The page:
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Drug Description

Immune Globulin Intravenous (Human)



GAMMAGARD S/D, Immune Globulin Intravenous (Human) [IGIV] is a solvent/detergent treated, sterile, freeze-dried preparation of highly purified immunoglobulin G (IgG) derived from large pools of human plasma. The product is manufactured by the Cohn-Oncley cold ethanol fractionation process followed by ultrafiltration and ion exchange chromatography. Source material for fractionation may be obtained from another U.S. licensed manufacturer. The manufacturing process includes treatment with an organic solvent/detergent mixture,1,2 composed of tri-n-butyl phosphate, octoxynol 9 and polysorbate 80.3 The GAMMAGARD (immune globulin) S/D manufacturing process provides a significant viral reduction in in vitro studies.3 These studies, summarized in Table 1, demonstrate virus clearance during GAMMAGARD S/D manufacturing using infectious human immunodeficiency virus, Types 1 and 2 (HIV-1, HIV-2); bovine viral diarrhea virus (BVD), a model virus for hepatitis C virus; sindbis virus (SIN), a model virus for lipid-enveloped viruses; pseudorabies virus (PRV), a model virus for lipid-enveloped DNA viruses such as herpes; vesicular stomatitis virus (VSV), a model virus for lipid-enveloped RNA viruses; hepatitis A virus (HAV) and encephalomyocarditis virus (EMC), a model virus for non-lipid enveloped RNA viruses; and porcine parvovirus (PPV), a model virus for non-lipid enveloped DNA viruses.3 These reductions are achieved through a combination of process chemistry, partitioning and/or inactivation during cold ethanol fractionation and the solvent/detergent treatment.3

Table 1: In Vitro Virus Clearance During Gammagard S/D (immune globulin) Manufacturing

Process Step Evaluated Virus Clearance (log10)
Lipid Enveloped Viruses Non-Lipid Enveloped Viruses
Step 1 : Processing of Cryo-Poor Plasma to Fraction I+II+III Precipitate 0.6* 5.7 NT 1.0* NT NT NT 0.5* 0.2*
Step 2 : Processing of Resuspended Suspension A Precipitate to Suspension B Filter Press Filtrate 1.3 4.9 NT 3.7 NT NT 3.7 4.1 3.5
Step 3 : Processing of Suspension B Filter Press to Suspension B Cuno 70 Filtrate 0.7* 4.0 NT 4.5 NT NT 3.0 3.9 3.9
Step 4 : Solvent/Detergent Treatment > 4.9 > 3.7 5.7 > 4.1 5.1 6.0 NA NA NA
Cumulative Reduction of Virus (log10) 6.2 18.3 5.7 12.3 5.1 6.0 6.7 8.0 7.4
* These values are not included in the computation of the cumulative reduction of virus since the virus clearance is within the variability limit of the assay ( ≤ 1.0).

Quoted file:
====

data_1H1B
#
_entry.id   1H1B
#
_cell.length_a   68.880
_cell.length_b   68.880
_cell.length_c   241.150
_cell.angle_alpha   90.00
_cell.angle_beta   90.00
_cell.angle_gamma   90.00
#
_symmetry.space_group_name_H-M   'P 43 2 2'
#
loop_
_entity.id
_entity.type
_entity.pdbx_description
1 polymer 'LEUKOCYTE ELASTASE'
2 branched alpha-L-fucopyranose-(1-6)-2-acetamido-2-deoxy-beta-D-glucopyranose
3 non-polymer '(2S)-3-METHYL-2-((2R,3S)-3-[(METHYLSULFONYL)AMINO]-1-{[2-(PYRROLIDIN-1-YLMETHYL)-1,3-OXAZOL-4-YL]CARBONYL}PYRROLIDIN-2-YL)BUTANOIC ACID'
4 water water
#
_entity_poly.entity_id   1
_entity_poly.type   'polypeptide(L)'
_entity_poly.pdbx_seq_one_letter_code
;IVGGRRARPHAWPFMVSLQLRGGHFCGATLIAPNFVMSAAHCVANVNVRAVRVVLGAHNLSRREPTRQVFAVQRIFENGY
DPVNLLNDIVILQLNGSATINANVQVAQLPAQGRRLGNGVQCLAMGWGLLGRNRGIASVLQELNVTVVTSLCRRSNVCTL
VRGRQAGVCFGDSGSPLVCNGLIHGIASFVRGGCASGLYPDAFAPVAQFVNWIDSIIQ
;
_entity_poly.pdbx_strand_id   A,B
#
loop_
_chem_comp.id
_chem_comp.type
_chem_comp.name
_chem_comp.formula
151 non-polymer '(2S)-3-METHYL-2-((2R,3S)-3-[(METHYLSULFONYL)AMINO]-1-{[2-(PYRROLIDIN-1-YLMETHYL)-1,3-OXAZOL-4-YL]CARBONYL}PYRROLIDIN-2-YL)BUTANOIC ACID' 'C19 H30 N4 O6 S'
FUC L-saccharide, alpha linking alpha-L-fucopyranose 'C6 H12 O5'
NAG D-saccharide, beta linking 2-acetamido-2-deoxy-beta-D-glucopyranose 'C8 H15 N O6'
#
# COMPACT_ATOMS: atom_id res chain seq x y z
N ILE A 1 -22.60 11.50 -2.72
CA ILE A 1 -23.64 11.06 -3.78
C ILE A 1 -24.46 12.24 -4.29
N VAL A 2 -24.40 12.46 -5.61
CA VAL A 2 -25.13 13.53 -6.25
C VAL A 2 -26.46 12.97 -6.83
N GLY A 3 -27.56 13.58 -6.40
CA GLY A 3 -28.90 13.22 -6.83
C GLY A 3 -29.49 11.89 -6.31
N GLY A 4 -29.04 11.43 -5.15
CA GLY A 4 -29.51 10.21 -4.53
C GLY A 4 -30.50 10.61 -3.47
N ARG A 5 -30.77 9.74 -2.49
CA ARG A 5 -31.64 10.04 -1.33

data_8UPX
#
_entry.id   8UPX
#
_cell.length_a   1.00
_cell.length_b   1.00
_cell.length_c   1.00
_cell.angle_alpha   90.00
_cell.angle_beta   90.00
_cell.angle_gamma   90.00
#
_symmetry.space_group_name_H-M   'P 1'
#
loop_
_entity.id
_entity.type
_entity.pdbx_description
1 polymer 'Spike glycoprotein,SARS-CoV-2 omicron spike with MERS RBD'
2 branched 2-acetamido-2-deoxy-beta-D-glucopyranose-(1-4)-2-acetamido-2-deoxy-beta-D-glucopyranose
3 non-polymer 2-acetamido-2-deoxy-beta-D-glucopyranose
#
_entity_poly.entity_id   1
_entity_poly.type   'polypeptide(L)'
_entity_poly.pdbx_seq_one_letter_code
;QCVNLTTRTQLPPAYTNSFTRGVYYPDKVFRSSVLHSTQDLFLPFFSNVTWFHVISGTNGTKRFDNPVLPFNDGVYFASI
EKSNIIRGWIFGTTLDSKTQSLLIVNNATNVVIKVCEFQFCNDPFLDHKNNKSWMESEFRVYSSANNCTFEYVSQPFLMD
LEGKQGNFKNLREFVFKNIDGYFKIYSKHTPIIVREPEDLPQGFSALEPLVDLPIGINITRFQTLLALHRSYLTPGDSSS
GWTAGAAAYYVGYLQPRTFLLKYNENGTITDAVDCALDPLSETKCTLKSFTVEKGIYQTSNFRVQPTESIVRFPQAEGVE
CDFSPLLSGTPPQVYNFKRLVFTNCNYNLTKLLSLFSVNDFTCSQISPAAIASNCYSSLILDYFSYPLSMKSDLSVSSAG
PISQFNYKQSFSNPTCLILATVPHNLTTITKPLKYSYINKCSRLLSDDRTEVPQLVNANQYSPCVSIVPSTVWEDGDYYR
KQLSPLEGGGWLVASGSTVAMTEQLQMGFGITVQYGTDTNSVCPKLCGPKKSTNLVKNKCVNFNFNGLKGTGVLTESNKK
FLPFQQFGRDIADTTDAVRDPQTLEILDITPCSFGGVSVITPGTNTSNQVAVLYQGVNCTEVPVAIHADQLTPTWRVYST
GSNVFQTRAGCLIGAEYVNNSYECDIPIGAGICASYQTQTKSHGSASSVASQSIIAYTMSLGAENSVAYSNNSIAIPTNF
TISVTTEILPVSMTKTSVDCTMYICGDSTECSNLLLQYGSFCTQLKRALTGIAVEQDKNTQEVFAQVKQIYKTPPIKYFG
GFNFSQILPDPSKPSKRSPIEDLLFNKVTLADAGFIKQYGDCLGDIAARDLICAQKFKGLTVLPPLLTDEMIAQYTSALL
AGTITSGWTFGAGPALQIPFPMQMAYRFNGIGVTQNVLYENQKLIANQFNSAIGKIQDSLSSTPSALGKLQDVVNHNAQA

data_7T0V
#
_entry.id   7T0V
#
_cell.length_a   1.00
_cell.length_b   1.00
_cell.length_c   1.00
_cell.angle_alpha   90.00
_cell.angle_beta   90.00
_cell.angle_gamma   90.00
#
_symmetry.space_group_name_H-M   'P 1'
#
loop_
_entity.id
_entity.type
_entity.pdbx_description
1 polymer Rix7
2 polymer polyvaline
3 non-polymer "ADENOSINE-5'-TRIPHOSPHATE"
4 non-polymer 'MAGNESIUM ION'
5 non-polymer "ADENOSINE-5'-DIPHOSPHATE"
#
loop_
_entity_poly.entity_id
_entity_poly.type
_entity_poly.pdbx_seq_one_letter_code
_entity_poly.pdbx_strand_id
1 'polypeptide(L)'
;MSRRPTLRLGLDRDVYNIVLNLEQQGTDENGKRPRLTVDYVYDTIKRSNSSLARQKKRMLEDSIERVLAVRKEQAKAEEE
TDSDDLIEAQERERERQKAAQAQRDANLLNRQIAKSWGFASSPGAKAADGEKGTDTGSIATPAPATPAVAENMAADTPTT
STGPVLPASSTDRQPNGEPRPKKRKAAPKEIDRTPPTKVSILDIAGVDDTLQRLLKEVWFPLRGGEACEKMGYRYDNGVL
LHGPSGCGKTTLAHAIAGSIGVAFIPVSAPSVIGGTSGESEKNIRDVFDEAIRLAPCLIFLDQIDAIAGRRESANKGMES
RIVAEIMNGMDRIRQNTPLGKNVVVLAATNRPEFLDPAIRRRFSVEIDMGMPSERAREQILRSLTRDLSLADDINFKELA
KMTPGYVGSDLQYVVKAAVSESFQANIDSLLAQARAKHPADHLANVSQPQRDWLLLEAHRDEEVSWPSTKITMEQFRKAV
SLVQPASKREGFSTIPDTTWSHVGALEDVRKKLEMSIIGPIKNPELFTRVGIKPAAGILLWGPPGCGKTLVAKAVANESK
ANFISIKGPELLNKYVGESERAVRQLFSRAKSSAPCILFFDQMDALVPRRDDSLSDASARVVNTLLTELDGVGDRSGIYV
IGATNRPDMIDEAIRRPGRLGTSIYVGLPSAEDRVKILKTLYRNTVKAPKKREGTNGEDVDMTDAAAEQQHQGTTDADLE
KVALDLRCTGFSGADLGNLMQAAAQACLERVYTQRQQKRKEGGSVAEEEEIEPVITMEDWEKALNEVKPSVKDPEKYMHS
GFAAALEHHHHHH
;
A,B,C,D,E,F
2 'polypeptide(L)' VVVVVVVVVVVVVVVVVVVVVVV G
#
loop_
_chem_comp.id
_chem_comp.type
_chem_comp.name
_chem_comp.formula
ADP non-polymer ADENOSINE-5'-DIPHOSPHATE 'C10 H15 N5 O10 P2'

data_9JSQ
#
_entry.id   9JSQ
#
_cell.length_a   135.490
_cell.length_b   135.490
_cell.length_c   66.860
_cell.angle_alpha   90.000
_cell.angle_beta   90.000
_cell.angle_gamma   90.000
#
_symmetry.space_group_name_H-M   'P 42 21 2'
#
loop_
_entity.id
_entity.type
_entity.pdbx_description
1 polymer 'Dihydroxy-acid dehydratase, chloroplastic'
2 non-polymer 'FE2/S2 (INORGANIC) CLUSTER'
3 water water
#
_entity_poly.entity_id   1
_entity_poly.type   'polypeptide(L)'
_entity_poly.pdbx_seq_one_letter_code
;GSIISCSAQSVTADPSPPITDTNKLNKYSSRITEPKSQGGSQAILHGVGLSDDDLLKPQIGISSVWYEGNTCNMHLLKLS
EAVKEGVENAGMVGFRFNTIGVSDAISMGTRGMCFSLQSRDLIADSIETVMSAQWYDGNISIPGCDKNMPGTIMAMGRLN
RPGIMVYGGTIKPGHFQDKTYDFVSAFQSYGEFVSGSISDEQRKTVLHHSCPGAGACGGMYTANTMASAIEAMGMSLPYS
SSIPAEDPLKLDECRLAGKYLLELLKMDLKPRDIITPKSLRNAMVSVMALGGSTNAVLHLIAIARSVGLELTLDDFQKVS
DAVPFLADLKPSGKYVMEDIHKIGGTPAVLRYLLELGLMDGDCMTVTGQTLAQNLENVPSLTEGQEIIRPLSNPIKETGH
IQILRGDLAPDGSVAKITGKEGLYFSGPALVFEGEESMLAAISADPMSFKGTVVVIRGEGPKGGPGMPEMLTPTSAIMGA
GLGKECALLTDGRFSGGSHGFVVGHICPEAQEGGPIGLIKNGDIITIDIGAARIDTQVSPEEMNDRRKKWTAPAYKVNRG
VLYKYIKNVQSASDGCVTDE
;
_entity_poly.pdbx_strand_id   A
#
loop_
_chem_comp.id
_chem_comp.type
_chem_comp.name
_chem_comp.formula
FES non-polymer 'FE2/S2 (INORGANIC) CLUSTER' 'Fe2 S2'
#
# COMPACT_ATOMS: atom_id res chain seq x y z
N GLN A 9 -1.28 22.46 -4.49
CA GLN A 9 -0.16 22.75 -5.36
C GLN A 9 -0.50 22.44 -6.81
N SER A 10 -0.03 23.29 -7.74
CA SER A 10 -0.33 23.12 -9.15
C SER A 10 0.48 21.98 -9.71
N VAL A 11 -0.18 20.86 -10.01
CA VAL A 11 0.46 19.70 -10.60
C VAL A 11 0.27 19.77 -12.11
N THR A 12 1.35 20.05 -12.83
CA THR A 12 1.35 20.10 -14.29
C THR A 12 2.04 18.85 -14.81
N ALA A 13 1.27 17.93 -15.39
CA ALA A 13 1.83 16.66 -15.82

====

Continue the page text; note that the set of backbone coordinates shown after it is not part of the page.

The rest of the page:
NA Not Applicable. Solvent/detergent treatment does not affect non-lipid enveloped viruses.
NT Not Tested.

When reconstituted with the total volume of diluent (Sterile Water for Injection, USP) supplied, this preparation contains approximately 50 mg of protein per mL (5%), of which at least 90% is gamma globulin. The product, reconstituted to 5%, contains a physiological concentration of sodium chloride (approximately 8.5 mg/mL) and has a pH of 6.8 ± 0.4. Stabilizing agents and additional components are present in the following maximum amounts for a 5% solution: 3 mg/mL Albumin (Human), 22.5 mg/mL glycine, 20 mg/mL glucose, 2 mg/mL polyethylene glycol (PEG), 1 µg/mL tri-n-butyl phosphate, 1 µg/mL octoxynol 9, and 100 µg/mL polysorbate 80. If it is necessary to prepare a 10% (100 mg/mL) solution for infusion, half the volume of diluent should be added, as described in the DOSAGE AND ADMINISTRATION. In this case, the stabilizing agents and other components will be present at double the concentrations given for the 5% solution. The manufacturing process for GAMMAGARD S/D (immune globulin) , isolates IgG without additional chemical or enzymatic modification, and the Fc portion is maintained intact. GAMMAGARD (immune globulin) S/D contains all of the IgG antibody activities which are present in the donor population. On the average, the distribution of IgG subclasses present in this product is similar to that in normal plasma.3

GAMMAGARD S/D (immune globulin) contains only trace amounts of IgA ( ≤ 2.2 µg/mL in a 5% solution). IgM is also present in trace amounts.

GAMMAGARD S/D, Immune Globulin Intravenous (Human) contains no preservative.


1. Prince AM, Horowitz B, Brotman B. Sterilisation of hepatitis and HTLV-III viruses by exposure to tri-n-butyl phosphate and sodium cholate. Lancet. 1986;1:706-710.

2. Horowitz B, Wiebe ME, Lippin A, et al. Inactivation of viruses in labile blood derivatives: I. Disruption of lipid enveloped viruses by tri-n-butyl phosphate detergent combinations. Transfusion. 1985;25:516-522.

3. Unpublished data in the files of Baxter Healthcare Corporation.



GAMMAGARD S/D (immune globulin) is not indicated in patients with selective IgA deficiency where the IgA deficiency is the only abnormality of concern (see WARNINGS).

Primary Immunodeficiency Diseases